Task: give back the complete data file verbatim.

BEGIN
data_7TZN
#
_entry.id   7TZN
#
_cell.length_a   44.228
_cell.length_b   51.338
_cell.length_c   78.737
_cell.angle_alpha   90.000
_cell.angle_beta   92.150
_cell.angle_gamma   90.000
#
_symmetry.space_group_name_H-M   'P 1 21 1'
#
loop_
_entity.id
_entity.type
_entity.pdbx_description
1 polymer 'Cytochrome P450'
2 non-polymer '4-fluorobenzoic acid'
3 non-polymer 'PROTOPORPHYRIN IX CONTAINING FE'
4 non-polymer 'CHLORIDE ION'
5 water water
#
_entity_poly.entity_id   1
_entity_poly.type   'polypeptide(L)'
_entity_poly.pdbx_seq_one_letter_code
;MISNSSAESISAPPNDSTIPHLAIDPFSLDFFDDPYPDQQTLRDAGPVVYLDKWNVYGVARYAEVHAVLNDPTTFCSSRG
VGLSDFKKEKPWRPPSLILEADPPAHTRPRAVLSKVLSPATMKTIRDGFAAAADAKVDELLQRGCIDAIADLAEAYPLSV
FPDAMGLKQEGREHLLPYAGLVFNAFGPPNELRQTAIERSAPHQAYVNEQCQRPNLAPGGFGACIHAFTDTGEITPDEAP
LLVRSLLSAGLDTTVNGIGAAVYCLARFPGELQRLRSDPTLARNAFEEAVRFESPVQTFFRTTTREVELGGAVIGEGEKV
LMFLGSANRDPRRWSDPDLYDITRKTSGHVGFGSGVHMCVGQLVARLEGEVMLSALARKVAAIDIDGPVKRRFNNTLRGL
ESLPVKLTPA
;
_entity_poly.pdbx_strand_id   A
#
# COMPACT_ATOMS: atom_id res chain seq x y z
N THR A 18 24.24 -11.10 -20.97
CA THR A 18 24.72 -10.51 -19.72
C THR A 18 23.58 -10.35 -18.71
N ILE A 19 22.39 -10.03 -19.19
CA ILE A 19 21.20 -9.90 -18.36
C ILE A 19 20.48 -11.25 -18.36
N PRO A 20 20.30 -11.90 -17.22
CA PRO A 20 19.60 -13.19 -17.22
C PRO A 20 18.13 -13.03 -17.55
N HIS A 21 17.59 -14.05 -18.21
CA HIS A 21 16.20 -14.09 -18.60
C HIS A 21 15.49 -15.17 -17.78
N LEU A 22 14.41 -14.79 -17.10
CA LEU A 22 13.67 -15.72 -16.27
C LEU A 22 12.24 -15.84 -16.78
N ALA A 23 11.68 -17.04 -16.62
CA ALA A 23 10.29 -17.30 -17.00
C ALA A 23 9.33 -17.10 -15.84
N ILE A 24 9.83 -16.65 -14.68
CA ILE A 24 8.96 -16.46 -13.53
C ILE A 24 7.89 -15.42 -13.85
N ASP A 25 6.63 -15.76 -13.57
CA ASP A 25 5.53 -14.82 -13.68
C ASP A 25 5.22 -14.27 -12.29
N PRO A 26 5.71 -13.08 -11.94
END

data_7TZN
#
_entry.id   7TZN
#
_cell.length_a   44.228
_cell.length_b   51.338
_cell.length_c   78.737
_cell.angle_alpha   90.000
_cell.angle_beta   92.150
_cell.angle_gamma   90.000
#
_symmetry.space_group_name_H-M   'P 1 21 1'
#
loop_
_entity.id
_entity.type
_entity.pdbx_description
1 polymer 'Cytochrome P450'
2 non-polymer '4-fluorobenzoic acid'
3 non-polymer 'PROTOPORPHYRIN IX CONTAINING FE'
4 non-polymer 'CHLORIDE ION'
5 water water
#
_entity_poly.entity_id   1
_entity_poly.type   'polypeptide(L)'
_entity_poly.pdbx_seq_one_letter_code
;MISNSSAESISAPPNDSTIPHLAIDPFSLDFFDDPYPDQQTLRDAGPVVYLDKWNVYGVARYAEVHAVLNDPTTFCSSRG
VGLSDFKKEKPWRPPSLILEADPPAHTRPRAVLSKVLSPATMKTIRDGFAAAADAKVDELLQRGCIDAIADLAEAYPLSV
FPDAMGLKQEGREHLLPYAGLVFNAFGPPNELRQTAIERSAPHQAYVNEQCQRPNLAPGGFGACIHAFTDTGEITPDEAP
LLVRSLLSAGLDTTVNGIGAAVYCLARFPGELQRLRSDPTLARNAFEEAVRFESPVQTFFRTTTREVELGGAVIGEGEKV
LMFLGSANRDPRRWSDPDLYDITRKTSGHVGFGSGVHMCVGQLVARLEGEVMLSALARKVAAIDIDGPVKRRFNNTLRGL
ESLPVKLTPA
;
_entity_poly.pdbx_strand_id   A
#
# COMPACT_ATOMS: atom_id res chain seq x y z
N THR A 18 24.24 -11.10 -20.97
CA THR A 18 24.72 -10.51 -19.72
C THR A 18 23.58 -10.35 -18.71
N ILE A 19 22.39 -10.03 -19.19
CA ILE A 19 21.20 -9.90 -18.36
C ILE A 19 20.48 -11.25 -18.36
N PRO A 20 20.30 -11.90 -17.22
CA PRO A 20 19.60 -13.19 -17.22
C PRO A 20 18.13 -13.03 -17.55
N HIS A 21 17.59 -14.05 -18.21
CA HIS A 21 16.20 -14.09 -18.60
C HIS A 21 15.49 -15.17 -17.78
N LEU A 22 14.41 -14.79 -17.10
CA LEU A 22 13.67 -15.72 -16.27
C LEU A 22 12.24 -15.84 -16.78
N ALA A 23 11.68 -17.04 -16.62
CA ALA A 23 10.29 -17.30 -17.00
C ALA A 23 9.33 -17.10 -15.84
N ILE A 24 9.83 -16.65 -14.68
CA ILE A 24 8.96 -16.46 -13.53
C ILE A 24 7.89 -15.42 -13.85
N ASP A 25 6.63 -15.76 -13.57
CA ASP A 25 5.53 -14.82 -13.68
C ASP A 25 5.22 -14.27 -12.29
N PRO A 26 5.71 -13.08 -11.94